January 1978

“Sabra,” Friend, Jan. 1978, 42


Pearl held tightly to the handle of her small suitcase as she and her mother and father walked up the dusty road from the bus stop toward Kibbutz Habbonim. They had arrived in Israel only two days before. Her parents wanted to learn to speak Hebrew and work on a kibbutz.

The sun was beating down on Pearl’s bare head. Her hands and face were wet with perspiration and she wished they could have stayed in Tel Aviv.

“Look, those are banana plants,” her father said, pointing to the tall, large-leafed green plants growing all along the road.

As they walked up over a small hill, the kibbutz lay before them. The tan-colored buildings with red-tiled roofs were clustered close together and surrounded by green fields and orchards.

“We’ll go first to the secretary of the kibbutz and then to the children’s house,” her father said. He lovingly took Pearl’s hand in his and asked. “You’re not afraid to stay there are you?”

Father had explained to her that she would be staying in the children’s house with many other boys and girls while her parents slept and ate somewhere else. She would see them for only two or three hours each afternoon. At other times they would be working on the kibbutz or attending their Hebrew classes while she worked and attended hers. Pearl was still a little apprehensive. “You are nine years old now,” her father continued, “and I think you can learn to live without Mama and me so close.” Then he squeezed her hand and Mama hugged her, worry showing in her eyes.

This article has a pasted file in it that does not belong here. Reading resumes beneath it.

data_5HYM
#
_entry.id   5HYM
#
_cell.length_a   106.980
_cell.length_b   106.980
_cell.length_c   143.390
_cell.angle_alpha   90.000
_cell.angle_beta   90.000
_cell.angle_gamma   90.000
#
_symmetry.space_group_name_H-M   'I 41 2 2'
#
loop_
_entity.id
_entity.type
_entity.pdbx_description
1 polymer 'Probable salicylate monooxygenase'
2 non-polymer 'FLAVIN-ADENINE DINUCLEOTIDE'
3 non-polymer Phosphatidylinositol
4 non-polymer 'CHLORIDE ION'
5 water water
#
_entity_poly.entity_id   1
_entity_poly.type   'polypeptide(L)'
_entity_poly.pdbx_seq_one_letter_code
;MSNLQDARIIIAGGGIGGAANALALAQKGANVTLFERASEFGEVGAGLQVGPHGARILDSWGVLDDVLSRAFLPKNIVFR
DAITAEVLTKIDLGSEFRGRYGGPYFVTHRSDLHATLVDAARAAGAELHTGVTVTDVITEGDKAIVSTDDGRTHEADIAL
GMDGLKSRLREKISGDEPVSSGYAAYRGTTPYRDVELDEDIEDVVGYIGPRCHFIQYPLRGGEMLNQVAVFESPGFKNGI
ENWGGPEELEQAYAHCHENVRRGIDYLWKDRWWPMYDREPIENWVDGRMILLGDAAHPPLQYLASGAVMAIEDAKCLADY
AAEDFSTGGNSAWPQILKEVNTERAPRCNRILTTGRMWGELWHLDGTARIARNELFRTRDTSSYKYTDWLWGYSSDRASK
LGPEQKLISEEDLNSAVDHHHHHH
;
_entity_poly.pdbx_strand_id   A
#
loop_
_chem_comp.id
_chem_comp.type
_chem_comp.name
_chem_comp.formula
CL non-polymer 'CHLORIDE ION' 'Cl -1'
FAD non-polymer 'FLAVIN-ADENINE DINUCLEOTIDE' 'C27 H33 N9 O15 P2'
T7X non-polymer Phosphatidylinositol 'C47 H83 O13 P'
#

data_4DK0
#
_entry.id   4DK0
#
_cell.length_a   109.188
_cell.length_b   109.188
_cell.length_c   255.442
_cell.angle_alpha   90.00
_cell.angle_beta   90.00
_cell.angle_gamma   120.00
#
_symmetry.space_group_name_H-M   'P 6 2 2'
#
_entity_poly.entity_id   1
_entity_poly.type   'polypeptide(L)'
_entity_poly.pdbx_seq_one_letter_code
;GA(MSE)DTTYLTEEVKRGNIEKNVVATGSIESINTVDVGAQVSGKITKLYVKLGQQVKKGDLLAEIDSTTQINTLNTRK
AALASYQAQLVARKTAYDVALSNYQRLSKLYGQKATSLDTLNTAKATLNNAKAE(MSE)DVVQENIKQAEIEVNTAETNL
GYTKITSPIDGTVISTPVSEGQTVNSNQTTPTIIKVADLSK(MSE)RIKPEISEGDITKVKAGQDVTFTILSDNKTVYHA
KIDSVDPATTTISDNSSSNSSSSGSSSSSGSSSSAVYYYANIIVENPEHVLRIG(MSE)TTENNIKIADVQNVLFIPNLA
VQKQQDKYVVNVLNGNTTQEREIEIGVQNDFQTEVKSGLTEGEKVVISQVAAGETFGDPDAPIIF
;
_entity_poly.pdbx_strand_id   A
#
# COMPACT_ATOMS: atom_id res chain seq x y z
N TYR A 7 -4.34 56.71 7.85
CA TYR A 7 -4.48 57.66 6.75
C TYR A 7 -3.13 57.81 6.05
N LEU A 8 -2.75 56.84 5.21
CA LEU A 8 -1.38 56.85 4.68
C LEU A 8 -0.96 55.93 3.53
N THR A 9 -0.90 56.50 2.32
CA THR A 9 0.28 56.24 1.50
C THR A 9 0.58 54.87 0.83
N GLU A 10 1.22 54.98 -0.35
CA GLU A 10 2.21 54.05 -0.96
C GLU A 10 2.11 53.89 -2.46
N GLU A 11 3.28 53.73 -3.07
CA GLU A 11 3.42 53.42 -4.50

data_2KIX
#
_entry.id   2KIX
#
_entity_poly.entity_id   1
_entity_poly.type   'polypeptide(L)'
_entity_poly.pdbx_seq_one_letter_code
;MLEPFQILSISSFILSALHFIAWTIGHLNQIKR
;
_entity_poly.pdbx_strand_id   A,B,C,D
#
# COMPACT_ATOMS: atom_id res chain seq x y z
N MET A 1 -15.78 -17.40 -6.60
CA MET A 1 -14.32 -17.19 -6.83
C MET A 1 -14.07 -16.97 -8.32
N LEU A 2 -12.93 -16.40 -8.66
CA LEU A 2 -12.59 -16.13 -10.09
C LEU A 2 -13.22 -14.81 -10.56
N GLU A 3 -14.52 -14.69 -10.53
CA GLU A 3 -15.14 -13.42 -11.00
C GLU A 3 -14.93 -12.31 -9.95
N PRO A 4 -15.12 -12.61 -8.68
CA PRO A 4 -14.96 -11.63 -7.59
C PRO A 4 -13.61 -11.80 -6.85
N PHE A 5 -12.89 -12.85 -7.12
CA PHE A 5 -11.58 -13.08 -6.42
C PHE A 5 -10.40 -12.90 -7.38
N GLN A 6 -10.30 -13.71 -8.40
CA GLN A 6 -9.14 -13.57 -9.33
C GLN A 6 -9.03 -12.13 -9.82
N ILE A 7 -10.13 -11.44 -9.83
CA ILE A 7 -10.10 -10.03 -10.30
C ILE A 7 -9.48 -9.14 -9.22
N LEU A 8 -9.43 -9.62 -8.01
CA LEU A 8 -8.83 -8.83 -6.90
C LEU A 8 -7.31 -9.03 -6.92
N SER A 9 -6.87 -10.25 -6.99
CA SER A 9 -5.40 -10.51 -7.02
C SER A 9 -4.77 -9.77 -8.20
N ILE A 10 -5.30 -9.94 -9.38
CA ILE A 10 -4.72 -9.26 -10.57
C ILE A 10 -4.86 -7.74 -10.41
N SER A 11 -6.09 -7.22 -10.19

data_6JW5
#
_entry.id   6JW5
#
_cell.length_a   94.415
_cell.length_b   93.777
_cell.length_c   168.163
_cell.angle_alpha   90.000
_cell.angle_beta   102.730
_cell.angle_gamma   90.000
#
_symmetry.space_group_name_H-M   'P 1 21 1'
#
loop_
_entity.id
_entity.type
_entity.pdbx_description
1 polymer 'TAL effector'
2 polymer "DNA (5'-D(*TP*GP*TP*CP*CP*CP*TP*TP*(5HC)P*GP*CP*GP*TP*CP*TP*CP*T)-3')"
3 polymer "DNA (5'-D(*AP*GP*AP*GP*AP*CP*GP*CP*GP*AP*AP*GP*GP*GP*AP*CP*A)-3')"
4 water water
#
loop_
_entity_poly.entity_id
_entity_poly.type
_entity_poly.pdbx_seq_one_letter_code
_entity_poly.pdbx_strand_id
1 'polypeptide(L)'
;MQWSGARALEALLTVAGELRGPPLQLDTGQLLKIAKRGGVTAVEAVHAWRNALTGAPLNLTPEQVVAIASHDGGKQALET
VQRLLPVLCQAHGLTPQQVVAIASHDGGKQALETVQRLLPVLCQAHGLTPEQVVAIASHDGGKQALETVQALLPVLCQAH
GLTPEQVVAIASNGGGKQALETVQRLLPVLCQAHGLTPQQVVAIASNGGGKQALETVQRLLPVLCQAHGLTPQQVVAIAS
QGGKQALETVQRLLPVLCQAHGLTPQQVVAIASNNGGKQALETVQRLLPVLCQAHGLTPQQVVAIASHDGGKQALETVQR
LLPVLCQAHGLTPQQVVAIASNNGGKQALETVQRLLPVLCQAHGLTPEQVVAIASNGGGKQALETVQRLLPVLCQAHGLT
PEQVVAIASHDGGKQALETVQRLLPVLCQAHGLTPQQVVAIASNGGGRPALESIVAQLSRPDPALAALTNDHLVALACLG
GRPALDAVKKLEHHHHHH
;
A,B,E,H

Later, they went to the children’s house. Cool green vines hung over the front porch, and through the screen Pearl could see small children playing on the floor. The door opened and a tall dark-haired woman smiled down at her.

“So this is Pearl,” she said. “I am Hannah. Say shalom (peace) to your parents for right now and come with me.”

Pearl turned and hugged each of her parents very hard. “We’ll be back this afternoon,” her mother said, smiling encouragingly at their daughter. Then they turned and walked quickly away before Pearl could see the anxiety in their eyes.

Inside, the room was dim and cool. Cribs and small beds lined the walls. Pearl and Hannah stepped around babies and toys as they walked through. Older girls were playing with some of the babies or caring for them.

“This is the room for the very little ones,” Hannah explained. “You will be with children near your own age, of course.”